2008 in Review

Latin America and the Caribbean

Here is our list of the most significant news stories in 2008 relating to U.S. policy and security in Latin America.

March: Colombia bombs a Farc encampment in Ecuador, killing Raul Reyes, one of the rebel group's leaders. The attack leads Ecuador to cut off diplomatic relations with Colombia, which have yet to be restored, while Venezuela threatens to send troops to the border.

April: Attempts to pass the United States-Colombia Free Trade Agreement are thwarted when House Speaker Nancy Pelosi leads an effort to delay the vote, citing human rights violations against union leaders as a major concern. This concern was reiterated by President-elect Barack Obama in one of the presidential debates leading up to the elections.

June: The U.S. Congress approves $400 million toward the Merida Initiative, a proposed $1.3 billion aid package aimed at helping Mexico and Central America fight the drug war.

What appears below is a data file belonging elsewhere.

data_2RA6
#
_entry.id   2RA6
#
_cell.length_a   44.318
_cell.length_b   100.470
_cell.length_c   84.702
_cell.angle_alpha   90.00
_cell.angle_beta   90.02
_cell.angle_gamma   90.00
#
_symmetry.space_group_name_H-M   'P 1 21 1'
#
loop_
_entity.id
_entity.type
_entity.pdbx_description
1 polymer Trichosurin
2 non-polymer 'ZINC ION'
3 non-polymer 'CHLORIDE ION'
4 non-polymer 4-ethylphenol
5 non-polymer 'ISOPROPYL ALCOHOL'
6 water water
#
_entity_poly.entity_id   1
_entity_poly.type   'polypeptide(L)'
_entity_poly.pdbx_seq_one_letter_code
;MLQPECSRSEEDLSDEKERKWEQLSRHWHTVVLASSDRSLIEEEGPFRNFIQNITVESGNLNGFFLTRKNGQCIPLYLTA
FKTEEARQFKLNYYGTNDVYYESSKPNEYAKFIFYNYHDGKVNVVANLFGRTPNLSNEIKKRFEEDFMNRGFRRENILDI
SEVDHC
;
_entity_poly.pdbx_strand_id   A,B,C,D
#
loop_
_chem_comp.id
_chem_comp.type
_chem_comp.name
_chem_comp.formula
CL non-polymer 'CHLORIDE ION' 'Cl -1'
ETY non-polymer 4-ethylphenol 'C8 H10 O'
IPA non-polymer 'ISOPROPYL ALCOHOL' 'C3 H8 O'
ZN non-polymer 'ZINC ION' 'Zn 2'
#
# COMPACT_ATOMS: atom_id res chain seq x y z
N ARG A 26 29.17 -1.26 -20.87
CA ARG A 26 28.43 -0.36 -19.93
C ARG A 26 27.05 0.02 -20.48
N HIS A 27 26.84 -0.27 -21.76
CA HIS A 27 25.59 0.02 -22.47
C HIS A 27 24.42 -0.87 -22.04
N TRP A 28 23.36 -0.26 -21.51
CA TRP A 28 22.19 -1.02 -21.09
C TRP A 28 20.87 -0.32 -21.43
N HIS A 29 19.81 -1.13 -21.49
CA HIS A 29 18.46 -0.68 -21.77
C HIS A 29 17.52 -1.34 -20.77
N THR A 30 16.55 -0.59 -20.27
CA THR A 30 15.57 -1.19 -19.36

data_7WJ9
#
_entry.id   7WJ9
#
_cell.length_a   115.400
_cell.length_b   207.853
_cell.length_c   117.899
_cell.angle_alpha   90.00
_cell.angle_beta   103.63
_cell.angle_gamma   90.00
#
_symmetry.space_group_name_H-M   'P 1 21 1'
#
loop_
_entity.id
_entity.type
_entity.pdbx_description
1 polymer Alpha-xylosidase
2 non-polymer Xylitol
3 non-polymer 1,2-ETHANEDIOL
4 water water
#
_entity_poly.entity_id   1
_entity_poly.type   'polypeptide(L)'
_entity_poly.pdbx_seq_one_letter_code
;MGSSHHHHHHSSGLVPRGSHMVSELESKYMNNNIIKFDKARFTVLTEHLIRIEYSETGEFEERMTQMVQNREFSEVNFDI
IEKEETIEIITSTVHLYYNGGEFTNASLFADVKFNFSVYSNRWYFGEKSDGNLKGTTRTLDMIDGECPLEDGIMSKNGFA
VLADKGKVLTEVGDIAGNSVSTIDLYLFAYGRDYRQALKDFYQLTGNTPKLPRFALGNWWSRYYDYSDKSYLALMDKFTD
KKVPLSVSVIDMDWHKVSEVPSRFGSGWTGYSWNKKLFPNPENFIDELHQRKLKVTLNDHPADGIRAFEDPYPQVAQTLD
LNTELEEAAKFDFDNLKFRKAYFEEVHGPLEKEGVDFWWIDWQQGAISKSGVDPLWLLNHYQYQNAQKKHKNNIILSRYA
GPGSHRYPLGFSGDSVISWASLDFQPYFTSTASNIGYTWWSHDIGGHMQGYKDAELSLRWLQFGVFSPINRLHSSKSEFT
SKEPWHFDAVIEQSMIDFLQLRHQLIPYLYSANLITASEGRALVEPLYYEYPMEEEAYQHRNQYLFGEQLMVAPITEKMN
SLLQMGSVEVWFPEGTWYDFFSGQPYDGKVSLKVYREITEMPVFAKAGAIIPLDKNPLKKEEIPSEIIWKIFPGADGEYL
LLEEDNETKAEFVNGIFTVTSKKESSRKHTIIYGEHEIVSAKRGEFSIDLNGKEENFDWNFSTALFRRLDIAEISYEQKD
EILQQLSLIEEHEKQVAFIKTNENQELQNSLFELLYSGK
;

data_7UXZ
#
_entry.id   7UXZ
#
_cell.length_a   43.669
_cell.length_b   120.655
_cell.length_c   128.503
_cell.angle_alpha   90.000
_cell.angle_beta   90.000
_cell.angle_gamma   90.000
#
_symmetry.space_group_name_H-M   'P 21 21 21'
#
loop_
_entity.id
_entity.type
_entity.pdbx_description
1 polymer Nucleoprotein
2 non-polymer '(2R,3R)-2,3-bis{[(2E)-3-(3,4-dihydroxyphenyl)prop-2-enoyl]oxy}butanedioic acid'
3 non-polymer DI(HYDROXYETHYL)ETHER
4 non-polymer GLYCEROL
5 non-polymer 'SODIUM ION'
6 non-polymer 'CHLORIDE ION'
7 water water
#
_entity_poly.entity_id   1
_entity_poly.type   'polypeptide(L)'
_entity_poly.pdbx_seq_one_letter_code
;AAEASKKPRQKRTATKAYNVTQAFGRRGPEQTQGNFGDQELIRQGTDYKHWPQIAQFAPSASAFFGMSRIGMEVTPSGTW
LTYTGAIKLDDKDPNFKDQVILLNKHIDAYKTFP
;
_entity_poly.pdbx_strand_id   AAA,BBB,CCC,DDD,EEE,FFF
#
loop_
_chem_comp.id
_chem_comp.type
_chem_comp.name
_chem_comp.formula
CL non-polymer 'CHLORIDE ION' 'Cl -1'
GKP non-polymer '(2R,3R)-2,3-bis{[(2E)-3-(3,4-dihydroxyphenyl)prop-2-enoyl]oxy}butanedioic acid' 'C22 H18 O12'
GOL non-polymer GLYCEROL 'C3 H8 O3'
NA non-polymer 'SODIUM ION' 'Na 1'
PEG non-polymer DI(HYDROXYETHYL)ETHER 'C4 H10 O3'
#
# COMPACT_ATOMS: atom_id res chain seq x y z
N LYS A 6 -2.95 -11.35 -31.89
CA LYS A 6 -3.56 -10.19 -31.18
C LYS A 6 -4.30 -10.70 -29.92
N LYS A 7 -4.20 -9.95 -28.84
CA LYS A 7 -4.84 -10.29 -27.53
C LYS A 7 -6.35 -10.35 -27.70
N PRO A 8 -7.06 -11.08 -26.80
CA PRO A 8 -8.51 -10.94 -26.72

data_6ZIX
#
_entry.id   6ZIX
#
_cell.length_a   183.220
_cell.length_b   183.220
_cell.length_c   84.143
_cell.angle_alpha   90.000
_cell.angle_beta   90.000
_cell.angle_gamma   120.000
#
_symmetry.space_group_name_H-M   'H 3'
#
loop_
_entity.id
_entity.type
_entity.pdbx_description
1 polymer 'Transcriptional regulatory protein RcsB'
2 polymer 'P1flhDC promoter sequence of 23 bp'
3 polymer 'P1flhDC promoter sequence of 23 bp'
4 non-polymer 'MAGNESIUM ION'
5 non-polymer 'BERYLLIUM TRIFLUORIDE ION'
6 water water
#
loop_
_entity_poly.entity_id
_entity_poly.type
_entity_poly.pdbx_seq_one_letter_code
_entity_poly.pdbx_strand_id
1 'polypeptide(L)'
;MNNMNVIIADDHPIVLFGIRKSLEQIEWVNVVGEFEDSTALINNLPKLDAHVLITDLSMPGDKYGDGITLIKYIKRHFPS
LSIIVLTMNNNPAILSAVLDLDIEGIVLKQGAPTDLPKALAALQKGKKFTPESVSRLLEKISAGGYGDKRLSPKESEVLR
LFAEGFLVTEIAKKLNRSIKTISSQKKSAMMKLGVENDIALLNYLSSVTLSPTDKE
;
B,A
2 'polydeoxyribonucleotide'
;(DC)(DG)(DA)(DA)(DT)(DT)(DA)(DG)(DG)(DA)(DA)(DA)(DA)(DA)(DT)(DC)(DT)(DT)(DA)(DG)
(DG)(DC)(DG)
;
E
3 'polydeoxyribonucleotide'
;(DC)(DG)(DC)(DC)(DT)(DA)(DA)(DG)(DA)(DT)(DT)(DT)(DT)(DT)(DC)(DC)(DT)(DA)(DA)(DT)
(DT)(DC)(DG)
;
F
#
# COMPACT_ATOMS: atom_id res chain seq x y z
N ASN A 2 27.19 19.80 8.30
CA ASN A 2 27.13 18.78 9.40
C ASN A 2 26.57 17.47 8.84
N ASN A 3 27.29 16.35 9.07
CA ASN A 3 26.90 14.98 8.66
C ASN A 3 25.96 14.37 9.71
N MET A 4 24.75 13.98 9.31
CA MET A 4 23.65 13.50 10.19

July: Colombia's Operación Jaque results in the rescue of 15 Farc hostages, including prominent hostages Ingrid Betancourt and the three American contractors Marc Gonsalves, Keith Stansell and Thomas Howes.

July: The Ecuadorian government formally tells the United States that it will not renew the United States' agreement to use the Manta air force base when it expires in 2009.

September: Bolivian President Evo Morales expels U.S. Ambassador Philip Goldberg and the U.S. Drug Enforcement Agency. Venezuela also expels U.S. Ambassador Patrick Duddy. The Bush administration's response includes de-certifying Bolivia as an anti-drug partner and not renewing Bolivia's trade preferences under ATPDEA (Andean Trade Preferences and Drug Enforcement Act).

November: Barack Obama's victory leads to calls and hopes for a new era of relations between Latin America and the United States by many Latin American governments.